Forums

Weighted vs. non-weighted

Started by WaverlyE September 10, 2010
Hello, I am attempting to reproduce the results of a psychological
experiment.  In the original experiments, messages were delivered -15 to 25
db(A) relative to ambient environment or white noise source using
loudspeakers.  In my experiments I wish to deliver messages via headphones
-15 to 25 db unweighted (RMS average), in an unweighted medium such as
white noise.  If I keep the same level of -15 to 25 db, essentially keeping
the same ratio, should I get the same effect?  My desire is not to weight
the audio stream to keep the amplification calculations simple.

If not, are there algorithms that I may manipulate my digital audio to be
within that weighted range. Currently I am analyzing the RMS, less silence,
to determine what the audio’s unweighted average.  I am using 50ms
windows and anything below 44db is considered silence and is not used to
factor the RMS.



Thank you,


Waverly


"WaverlyE" <waverly.edwards@n_o_s_p_a_m.genesys.com> writes:

> Hello, I am attempting to reproduce the results of a psychological > experiment. In the original experiments, messages were delivered -15 to 25 > db(A) relative to ambient environment or white noise source using > loudspeakers. In my experiments I wish to deliver messages via headphones > -15 to 25 db unweighted (RMS average), in an unweighted medium such as > white noise. If I keep the same level of -15 to 25 db, essentially keeping > the same ratio, should I get the same effect?
First, you seem to be confusing signal level with signal-to-noise ratio (SNR). "dBA" is a measure of absolute power and says nothing about SNR. But to answer your question about dBA, it depends on the spectrum of the input signal. The A weighting curve is a filter that deemphasizes low frequencies, down 10 dB at 100 Hz - see http://en.wikipedia.org/wiki/A-weighting So if the input signal contains significant low-frequency content, the unweighted power will be much higher than the weighted power.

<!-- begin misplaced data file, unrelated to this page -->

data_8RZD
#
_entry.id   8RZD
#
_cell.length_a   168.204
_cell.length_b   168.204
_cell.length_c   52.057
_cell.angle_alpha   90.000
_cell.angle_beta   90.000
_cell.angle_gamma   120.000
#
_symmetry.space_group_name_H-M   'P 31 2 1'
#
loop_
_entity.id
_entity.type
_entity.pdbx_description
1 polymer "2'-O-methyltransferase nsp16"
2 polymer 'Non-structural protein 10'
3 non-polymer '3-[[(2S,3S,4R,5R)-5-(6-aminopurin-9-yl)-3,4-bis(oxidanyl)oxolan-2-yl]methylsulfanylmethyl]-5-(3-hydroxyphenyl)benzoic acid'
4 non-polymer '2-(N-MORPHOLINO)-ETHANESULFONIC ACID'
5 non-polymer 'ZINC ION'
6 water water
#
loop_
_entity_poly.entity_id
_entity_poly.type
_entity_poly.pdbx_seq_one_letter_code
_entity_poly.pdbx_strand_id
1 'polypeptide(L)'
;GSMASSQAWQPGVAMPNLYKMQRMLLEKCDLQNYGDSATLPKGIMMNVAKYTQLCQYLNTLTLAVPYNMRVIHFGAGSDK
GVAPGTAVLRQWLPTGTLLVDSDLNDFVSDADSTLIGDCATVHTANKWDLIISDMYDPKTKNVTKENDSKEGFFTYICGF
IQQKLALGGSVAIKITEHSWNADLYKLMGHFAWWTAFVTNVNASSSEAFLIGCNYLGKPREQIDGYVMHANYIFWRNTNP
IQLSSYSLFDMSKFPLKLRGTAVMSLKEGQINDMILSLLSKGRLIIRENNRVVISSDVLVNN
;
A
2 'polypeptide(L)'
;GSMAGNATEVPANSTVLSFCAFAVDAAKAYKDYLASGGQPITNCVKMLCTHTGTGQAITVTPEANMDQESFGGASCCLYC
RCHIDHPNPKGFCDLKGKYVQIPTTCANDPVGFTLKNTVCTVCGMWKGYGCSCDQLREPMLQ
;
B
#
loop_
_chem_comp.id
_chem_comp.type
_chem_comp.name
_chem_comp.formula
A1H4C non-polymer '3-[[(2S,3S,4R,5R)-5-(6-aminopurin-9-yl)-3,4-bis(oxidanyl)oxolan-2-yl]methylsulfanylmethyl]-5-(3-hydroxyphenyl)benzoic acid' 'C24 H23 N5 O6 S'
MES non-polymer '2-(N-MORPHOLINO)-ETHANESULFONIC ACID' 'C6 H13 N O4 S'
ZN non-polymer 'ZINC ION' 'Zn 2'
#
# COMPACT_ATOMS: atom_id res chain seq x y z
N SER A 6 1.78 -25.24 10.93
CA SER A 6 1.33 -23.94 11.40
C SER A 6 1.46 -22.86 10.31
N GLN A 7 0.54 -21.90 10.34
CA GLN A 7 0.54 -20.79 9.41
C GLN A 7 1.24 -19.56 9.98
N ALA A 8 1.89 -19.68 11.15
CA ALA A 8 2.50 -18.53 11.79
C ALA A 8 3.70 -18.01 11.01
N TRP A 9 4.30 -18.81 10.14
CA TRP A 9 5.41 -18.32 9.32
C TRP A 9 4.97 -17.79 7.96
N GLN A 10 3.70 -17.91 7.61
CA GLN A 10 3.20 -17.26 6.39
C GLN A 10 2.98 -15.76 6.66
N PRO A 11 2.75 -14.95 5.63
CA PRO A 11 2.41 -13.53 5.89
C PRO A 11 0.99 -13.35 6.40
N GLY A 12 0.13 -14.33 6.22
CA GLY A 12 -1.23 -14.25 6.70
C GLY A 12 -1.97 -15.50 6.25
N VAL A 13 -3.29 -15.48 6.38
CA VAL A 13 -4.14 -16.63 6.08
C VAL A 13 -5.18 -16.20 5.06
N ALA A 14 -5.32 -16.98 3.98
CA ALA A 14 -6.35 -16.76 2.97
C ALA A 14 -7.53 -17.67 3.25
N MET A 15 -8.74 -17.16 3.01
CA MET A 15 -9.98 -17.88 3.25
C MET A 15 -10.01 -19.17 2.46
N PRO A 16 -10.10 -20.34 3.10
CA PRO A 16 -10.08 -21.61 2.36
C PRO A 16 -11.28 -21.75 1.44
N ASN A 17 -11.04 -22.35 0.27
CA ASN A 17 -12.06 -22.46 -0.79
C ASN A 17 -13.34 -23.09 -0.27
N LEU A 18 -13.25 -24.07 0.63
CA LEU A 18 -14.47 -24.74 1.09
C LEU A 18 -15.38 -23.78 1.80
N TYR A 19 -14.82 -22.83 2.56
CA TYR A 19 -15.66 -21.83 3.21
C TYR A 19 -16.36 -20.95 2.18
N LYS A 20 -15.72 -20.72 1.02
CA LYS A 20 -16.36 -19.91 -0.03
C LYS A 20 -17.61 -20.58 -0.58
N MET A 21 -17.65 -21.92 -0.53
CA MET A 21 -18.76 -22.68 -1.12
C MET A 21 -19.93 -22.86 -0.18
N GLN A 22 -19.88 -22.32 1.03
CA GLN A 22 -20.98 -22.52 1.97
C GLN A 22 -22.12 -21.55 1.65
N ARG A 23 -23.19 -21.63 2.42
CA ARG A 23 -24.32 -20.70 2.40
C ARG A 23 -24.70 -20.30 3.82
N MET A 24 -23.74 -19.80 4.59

> My desire is not to weight the audio stream to keep the amplification > calculations simple.
Then your results will likely not be accurate.
> If not, are there algorithms that I may manipulate my digital audio to be > within that weighted range.
That same article has the s-domain transfer functions for each of the weightings, but that doesn't do you much good with digital data. Converting these to digital filters is not a straight-forward task. There was some discussion about it here a few years back that may help you: http://www.dsprelated.com/showmessage/69319/1.php -- Randy Yates % "How's life on earth? Digital Signal Labs % ... What is it worth?" mailto://yates@ieee.org % 'Mission (A World Record)', http://www.digitalsignallabs.com % *A New World Record*, ELO
> > http://www.dsprelated.com/showmessage/69319/1.php >--
Unfortunately, I have spent the better part of two weeks trying to understand how to turn my unweighted RMS measurements into A-Weighted measurements. I've been good at finding what A-Weighting is and have found formulas for conversion but it is more complex than applying a formula. I haven't found anything that explains how you can get from here to there. The closest thing I have found was too complex in terms of mathematics. I found an article that I was able to glean bits of information to improve my comprehension of how to get to where I need to go. http://web.media.mit.edu/~dlanman/courses/decibel_meter.pdf I don't use MatLab and this was more than I could handle but I *think* I got that using FFT was ideal to the extent that it separated frequencies needed to give to the A-Weighted filter formula for computation. I also got that it is more computationally expensive to use FFT than to use filters. What kind of filters would you use. I am assuming that if you are using multiple filters, that you must combine the results from the filters in some manner. I am lacking knowledge but I haven't given up. I'm hoping for some revelation that will get me on the right track soon. Thank you, W.